Air Your Opinion – "The No Bullpucky Zone" – drew WLSH listeners in for decades with lively debates about everything from school board politics to bleenie recipes. But when Mark Marek, its host of seven years, decided to move on, the show's future was, well, up in the air.
Marek has become Director of Marketing with the Weissport-based Educare. His last Air Your Opinion show was April 2; he started his new job on Monday.
He said he had suggested that Air Your Opinion producer John Owens take over until he leaves for college, or that WMGH on-air talent Kerry Dowd-Lasky do the show, or that Owens and Dowd-Lasky work as a team. WLSH and WMGH share studio space at the station on Route 209 between Lansford and Nesquehoning.
On Saturday, Marek didn't know if the show would stay on the air.
On Thursday morning, WLSH Program Director KC Stewart said the wildly popular program is history.
"There's going to be a new program, it's called Saturday Edition, from 10 a.m. to noon," he said. "The program will be hosted by Kerry Dowd. She'll have guests to discuss specific issues."
Listeners will be invited to call in with questions and comments for Dowd and her guests, who range from elected officials to business owners to community leaders.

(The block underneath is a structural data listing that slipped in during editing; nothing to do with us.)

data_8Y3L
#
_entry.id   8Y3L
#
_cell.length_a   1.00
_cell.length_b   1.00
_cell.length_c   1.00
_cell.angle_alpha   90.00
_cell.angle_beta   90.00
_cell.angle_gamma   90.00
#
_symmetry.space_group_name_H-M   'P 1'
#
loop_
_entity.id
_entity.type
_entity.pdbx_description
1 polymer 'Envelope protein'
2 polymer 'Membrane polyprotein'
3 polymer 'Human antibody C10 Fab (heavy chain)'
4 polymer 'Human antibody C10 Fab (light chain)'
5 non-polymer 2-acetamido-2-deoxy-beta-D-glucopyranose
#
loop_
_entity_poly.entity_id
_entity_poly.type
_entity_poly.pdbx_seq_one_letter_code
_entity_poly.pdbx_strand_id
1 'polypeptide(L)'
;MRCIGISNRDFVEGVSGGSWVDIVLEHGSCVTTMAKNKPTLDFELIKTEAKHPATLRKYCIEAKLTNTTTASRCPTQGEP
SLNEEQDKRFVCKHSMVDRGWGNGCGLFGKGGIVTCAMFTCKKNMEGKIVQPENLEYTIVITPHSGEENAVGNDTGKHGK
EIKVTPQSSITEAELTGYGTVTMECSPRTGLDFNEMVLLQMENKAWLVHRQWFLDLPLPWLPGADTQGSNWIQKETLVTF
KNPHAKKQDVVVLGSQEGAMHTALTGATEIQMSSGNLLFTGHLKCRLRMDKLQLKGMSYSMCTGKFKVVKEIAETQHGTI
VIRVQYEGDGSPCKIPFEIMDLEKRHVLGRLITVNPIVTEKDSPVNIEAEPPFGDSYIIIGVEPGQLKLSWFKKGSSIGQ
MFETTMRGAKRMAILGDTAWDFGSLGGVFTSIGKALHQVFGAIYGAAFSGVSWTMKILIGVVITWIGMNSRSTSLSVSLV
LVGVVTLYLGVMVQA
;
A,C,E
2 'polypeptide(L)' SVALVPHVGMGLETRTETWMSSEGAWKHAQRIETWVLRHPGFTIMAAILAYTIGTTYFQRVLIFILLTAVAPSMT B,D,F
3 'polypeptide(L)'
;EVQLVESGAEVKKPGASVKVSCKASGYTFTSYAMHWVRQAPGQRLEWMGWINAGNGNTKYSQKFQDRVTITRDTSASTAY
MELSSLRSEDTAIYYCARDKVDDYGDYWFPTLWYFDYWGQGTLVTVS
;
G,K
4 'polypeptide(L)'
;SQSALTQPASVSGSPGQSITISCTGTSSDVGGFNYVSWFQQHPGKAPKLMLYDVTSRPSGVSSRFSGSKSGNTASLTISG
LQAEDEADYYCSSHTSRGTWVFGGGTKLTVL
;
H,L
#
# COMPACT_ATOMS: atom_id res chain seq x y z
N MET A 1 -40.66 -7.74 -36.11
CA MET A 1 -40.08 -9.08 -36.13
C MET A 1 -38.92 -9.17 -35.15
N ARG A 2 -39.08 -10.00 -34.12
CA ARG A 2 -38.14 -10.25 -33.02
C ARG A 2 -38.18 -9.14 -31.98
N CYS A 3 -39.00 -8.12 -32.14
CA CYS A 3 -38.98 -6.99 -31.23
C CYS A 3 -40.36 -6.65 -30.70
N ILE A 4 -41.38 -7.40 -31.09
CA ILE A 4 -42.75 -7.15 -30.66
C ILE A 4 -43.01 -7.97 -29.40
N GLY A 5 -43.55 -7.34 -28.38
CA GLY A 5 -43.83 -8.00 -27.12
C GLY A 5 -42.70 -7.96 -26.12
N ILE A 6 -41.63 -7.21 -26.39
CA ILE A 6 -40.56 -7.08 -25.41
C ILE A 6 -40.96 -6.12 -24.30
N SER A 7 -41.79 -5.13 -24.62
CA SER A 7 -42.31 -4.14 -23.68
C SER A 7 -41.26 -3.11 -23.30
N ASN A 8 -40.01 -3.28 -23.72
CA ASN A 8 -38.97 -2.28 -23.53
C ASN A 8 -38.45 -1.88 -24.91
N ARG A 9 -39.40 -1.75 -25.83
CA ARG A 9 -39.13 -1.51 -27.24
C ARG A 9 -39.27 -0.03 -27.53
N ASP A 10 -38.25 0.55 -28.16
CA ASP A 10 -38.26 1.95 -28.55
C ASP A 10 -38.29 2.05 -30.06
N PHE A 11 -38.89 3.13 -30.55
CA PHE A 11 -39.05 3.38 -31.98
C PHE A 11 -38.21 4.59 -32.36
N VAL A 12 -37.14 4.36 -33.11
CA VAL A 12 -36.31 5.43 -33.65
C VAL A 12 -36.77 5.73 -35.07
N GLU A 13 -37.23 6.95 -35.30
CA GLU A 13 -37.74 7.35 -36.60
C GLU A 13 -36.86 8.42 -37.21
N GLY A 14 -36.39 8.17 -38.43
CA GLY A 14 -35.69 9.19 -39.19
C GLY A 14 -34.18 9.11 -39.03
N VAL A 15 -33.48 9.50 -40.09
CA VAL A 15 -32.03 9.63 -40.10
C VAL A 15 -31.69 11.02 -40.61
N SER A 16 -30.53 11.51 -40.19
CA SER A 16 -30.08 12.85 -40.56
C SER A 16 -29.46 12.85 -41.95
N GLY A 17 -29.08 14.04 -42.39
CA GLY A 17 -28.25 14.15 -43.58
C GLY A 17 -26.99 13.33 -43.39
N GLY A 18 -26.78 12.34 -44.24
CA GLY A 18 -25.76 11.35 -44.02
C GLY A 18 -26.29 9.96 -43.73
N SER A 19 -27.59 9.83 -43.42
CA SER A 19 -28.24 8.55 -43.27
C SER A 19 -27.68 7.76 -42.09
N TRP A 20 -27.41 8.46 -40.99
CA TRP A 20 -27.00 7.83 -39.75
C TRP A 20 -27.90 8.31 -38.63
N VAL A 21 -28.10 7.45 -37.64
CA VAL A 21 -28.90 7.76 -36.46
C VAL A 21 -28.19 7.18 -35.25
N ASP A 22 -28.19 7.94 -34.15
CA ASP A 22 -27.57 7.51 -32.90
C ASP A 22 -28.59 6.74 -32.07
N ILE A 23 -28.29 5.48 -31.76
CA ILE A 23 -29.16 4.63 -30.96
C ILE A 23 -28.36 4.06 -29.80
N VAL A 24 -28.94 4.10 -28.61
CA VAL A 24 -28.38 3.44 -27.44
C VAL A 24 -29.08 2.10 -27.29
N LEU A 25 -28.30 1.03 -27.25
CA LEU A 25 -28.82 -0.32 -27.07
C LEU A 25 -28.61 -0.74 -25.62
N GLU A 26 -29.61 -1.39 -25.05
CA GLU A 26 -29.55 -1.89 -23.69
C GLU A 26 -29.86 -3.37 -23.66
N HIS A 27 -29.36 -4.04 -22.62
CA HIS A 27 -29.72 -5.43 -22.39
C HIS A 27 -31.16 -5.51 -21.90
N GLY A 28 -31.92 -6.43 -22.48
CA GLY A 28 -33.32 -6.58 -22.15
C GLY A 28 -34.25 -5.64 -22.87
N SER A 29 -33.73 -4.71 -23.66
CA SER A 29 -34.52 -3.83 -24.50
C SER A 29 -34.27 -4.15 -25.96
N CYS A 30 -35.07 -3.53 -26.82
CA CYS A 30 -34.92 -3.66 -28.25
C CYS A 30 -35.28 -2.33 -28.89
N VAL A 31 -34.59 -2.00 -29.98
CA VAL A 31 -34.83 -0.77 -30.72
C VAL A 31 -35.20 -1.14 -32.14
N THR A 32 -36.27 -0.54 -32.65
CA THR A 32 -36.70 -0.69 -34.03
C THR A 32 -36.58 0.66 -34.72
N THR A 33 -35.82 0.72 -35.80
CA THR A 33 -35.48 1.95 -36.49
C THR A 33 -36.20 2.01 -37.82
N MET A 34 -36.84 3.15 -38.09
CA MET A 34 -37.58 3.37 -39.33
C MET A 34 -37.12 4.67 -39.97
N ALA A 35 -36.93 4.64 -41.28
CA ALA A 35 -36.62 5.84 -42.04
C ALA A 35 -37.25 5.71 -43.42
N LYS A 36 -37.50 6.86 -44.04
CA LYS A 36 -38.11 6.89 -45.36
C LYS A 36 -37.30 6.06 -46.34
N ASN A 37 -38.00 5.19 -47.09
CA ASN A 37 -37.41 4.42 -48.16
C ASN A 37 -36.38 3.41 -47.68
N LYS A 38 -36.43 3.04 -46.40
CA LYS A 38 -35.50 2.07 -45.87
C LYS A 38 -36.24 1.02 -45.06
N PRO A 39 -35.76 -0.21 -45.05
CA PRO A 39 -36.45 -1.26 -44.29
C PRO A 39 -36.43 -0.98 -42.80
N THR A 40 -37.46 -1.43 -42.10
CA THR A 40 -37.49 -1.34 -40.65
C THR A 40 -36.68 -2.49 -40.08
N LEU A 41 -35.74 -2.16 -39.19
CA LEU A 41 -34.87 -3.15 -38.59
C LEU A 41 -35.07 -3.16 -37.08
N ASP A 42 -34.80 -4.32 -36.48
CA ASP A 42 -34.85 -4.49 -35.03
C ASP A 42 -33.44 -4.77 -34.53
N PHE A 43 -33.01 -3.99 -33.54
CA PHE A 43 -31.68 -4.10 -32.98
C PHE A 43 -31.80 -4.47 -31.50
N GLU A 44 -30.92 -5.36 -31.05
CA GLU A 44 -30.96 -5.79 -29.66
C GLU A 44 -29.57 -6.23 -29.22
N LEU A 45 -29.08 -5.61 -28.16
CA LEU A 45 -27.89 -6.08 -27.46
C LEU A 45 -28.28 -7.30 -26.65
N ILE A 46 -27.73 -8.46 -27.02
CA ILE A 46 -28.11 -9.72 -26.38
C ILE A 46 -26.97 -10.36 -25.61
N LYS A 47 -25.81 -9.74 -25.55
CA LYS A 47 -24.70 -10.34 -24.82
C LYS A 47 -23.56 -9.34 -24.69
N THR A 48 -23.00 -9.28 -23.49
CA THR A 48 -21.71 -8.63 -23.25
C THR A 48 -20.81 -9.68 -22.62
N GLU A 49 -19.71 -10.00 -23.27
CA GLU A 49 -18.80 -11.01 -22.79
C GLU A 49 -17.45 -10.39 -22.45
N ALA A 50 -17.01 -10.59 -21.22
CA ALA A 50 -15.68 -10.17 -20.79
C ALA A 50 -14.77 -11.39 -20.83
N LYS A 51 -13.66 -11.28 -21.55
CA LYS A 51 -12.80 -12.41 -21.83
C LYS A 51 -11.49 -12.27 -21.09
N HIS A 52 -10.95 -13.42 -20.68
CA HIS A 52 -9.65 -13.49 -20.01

"We're hoping eventually to have that show go out on the road," Stewart said. "If there's a big event out in the community, she just may take the show out there."
The decision to retire Air Your Opinion wasn't made lightly, but Stewart said it was the right choice.
"Air Your Opinion was an institution. We didn't feel it was appropriate to have somebody just step into the role of Mark Marek. He did it so well for so long it just didn't seem fair to try to continue it without him," he said.
WLSH will also move up the Dutch Trader program one hour, so it will now air from 9 a.m. to 10 a.m. on Saturdays.
Air Your Opinion had a long history
Marek typically opened the show, which ran from 9 a.m. to noon on Saturdays, with the Twilight Zone theme playing as he intoned "You are about to enter the No Bullpucky Zone." The often contentious show's foundation could be summed up in a quote from the Federal Communications Commission publication The Public and Broadcasting: "If there is to be genuine free speech, people must be free to say things that the majority may abhor, not only things that the majority finds tolerable or congenial."
Air Your Opinion was first aired with Marek as its host in July 2003. He's missed fewer than 10 Saturdays since its inception.
The show was started in the late 1950s or early 1960s by former station owner Bud Angst. "You didn't have talk shows back then," Marek said. "He was a pioneer with that."
Angst was a part of Miners Broadcasting Service that put WLSH on the air Dec. 24, 1952, Marek said. Angst bought out his Miners partners in the mid 1970s under the name Pocono Anthracite Communications.